My name is Lizzy and I’m a character in Dressing the Part from Ghostoria: Vintage Romantic Tales of Fright. Tam has asked me to interview her to get everyone excited about her collection of ghost stories. I’m surprised she didn’t pick a ghost to interview her. Hmmm, that’s a great question to start with. So, Tam, why did you pick my character to interview you?
Tam Francis: Well, Dressing the Part is one of my favorite stories because it has everything I love, vintage clothing, swing dancing, a little romance and a ghost, and you’re such a sweetie and the epitome of a newbie swing dancer. Plus, I’m offering Dressing the Part as a sample excerpt on Goodreads as well as having sent it out in my media kit.
Lizzy: Tam, What made you want to write ghost stories? It’s an old fashioned sub-genre of horror that doesn’t attract a lot of aspiring writers, especially since you’re not writing about vampires, werewolves or zombies.
Tam: I always liked to read ghost stories, some of my favorites written by Neil Gaiman, H.P. Lovecraft, Stephen King, and Edgar Allan Poe. I grew up telling ghost stories around the campfire and watching Night Gallery, Outer Limits, and Twilight Zone. Eerie unexplained phenomena really get me going, and when I moved to Texas, I was inspired by a ghost story contest that raised funds for the historic Eugene Clark Library. I entered three years in a row, garnering honors the last two, and thought I should just keep going until I had enough stories for a collection.
I love the challenge of telling an entire story and creating compelling three-dimensional characters in the confines of the short story format. Plus, some ideas that don’t work for novels, are perfect for short stories, not to mention the shorter time commitment and lesser risks in the short story format.
Lizzy: Pun intended?
Tam: Hell ya.
Lizzy: Okay, Explain this niche genre concept.
Tam: With the rise of self-publishing, discoverability by self-published and traditionally published authors is getting more difficult. There is a new book published on Amazon every five minutes. Since I have a relationship to the sub-cultures of vintage fashion and swing dance, I realized it would be a great target market to pursue. Once I captured that market and positive word-of-mouth began circulating, I knew my writing would appeal to anyone who likes historical fiction, romance, Americana, (and in the case of Ghostoria, ghost stories). It’s my launchpad to a wider audience.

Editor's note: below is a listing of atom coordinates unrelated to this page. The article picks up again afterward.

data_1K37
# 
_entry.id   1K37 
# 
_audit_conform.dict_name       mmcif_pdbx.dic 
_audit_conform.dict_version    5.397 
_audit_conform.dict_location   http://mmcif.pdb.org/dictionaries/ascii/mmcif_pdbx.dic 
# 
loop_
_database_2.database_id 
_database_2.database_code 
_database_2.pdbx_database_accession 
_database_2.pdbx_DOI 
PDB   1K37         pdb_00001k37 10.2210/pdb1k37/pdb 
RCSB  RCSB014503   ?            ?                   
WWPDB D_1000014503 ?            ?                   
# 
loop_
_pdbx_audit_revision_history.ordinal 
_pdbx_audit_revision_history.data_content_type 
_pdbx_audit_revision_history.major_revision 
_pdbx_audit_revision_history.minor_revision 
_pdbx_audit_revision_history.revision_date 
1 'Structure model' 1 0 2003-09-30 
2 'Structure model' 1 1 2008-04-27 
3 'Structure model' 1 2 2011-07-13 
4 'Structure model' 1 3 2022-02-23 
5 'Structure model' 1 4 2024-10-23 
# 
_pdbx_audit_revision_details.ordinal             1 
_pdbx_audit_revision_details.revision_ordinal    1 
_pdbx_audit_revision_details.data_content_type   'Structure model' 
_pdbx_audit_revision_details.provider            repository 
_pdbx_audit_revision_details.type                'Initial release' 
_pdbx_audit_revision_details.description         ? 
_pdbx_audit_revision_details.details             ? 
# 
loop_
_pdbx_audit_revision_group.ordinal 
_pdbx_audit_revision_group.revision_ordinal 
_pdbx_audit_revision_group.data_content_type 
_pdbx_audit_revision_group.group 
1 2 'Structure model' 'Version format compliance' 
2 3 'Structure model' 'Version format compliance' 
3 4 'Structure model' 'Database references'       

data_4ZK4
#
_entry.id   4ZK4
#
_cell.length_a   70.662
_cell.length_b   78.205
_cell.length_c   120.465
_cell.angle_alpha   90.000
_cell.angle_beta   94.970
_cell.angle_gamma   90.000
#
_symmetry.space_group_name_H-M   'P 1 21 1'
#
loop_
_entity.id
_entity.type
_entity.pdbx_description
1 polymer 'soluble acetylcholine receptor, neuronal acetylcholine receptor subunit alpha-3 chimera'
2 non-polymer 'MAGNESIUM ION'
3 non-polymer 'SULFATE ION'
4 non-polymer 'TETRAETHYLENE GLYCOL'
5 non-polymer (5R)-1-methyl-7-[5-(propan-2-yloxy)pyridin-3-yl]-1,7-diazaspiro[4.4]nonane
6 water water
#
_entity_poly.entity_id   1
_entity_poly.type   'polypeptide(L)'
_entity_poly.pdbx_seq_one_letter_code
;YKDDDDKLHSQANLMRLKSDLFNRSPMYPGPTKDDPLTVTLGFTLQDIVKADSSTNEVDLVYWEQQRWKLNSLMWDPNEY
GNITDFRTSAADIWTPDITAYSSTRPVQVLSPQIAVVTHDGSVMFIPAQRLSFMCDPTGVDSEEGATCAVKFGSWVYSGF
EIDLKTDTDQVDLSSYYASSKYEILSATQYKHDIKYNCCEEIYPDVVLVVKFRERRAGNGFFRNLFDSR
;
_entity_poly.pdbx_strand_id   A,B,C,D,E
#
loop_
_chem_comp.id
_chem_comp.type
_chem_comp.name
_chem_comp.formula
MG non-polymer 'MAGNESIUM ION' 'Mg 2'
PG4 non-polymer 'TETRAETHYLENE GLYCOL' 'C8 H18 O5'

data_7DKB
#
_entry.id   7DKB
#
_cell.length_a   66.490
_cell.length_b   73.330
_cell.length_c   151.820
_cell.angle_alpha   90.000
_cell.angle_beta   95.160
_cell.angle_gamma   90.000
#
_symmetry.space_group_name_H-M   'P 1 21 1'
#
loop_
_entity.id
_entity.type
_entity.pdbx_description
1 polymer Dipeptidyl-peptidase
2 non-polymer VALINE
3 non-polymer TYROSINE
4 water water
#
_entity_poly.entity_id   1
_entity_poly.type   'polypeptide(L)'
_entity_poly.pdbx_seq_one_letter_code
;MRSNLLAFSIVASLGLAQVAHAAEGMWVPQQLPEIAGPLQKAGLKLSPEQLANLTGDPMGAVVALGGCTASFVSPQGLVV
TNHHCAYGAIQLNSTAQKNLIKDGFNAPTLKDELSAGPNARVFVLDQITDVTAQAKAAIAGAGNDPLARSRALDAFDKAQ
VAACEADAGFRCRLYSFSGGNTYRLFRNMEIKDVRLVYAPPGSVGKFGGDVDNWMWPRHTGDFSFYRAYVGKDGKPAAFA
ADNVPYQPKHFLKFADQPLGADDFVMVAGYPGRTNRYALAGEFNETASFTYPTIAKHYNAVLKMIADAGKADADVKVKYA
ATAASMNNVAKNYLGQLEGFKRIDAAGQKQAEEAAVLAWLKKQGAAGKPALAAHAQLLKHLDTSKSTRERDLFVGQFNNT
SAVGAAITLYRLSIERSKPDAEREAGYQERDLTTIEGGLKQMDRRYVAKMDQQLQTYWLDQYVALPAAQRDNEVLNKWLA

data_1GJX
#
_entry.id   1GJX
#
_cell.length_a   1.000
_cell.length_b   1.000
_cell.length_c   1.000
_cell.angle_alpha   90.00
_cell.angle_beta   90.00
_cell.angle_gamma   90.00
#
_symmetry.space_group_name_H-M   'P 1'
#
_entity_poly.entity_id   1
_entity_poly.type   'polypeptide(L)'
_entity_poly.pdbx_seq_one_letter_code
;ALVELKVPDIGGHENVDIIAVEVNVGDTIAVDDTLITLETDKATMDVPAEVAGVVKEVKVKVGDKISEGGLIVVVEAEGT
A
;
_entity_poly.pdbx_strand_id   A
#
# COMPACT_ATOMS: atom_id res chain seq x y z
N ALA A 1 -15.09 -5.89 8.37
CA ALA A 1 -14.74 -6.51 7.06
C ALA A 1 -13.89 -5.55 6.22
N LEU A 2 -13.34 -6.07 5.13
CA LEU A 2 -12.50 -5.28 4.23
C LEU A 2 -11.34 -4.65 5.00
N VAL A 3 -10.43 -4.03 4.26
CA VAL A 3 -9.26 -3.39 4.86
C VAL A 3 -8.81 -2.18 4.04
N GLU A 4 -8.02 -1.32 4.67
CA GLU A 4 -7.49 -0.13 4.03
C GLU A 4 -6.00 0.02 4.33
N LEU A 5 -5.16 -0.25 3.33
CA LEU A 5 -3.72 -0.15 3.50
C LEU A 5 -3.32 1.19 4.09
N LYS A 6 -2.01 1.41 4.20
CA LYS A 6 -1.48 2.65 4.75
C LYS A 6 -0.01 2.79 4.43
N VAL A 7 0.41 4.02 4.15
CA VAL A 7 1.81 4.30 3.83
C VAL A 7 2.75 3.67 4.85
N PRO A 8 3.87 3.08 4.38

Lizzy: So besides querying The Girl in the Jitterbug Dress and celebrating Ghostoria, what else are you working on?
Tam: I’m currently gearing up for NaNoWriMo 2014 by brain-storming ideas for a full length vintage romantic ghost story. In the meantime, I’m finishing edits on The Girl in the Jitterbug Dress Hops the Atlantic which won 2013’s NaNoWriMo.
Lizzy: As you know, I’m an avid Lindy hopper and haven’t given up on vintage despite my recent experience. Oops, I hope that wasn’t too much of a spoiler for Dressing the Part. Tell me more about the sequel to The Girl in the Jitterbug Dress.
Tam: In book two of the Jitterbug Dress series, the parallel story line continues as we return to Violet’s world of big band jazz, dance halls, and this time, seedy nightclubs. Violet reveals more of her past as a budding songbird in 1940’s Los Angeles and early Vegas.
June’s life takes an unexpected turn when she must choose between the security of her family and friends, vintage shops, and swing clubs, or run off with an international swing boy and hop the Atlantic. Is the sparkling Lindy Hop star who twirled her around Catalina’s historic ballroom worth the risk?
Lizzy: With the dancing, the vintage clothing, and action-packed plot, it sounds like something I’d love. Any plans on when The Girl in the Jitterbug Dress will be available to readers?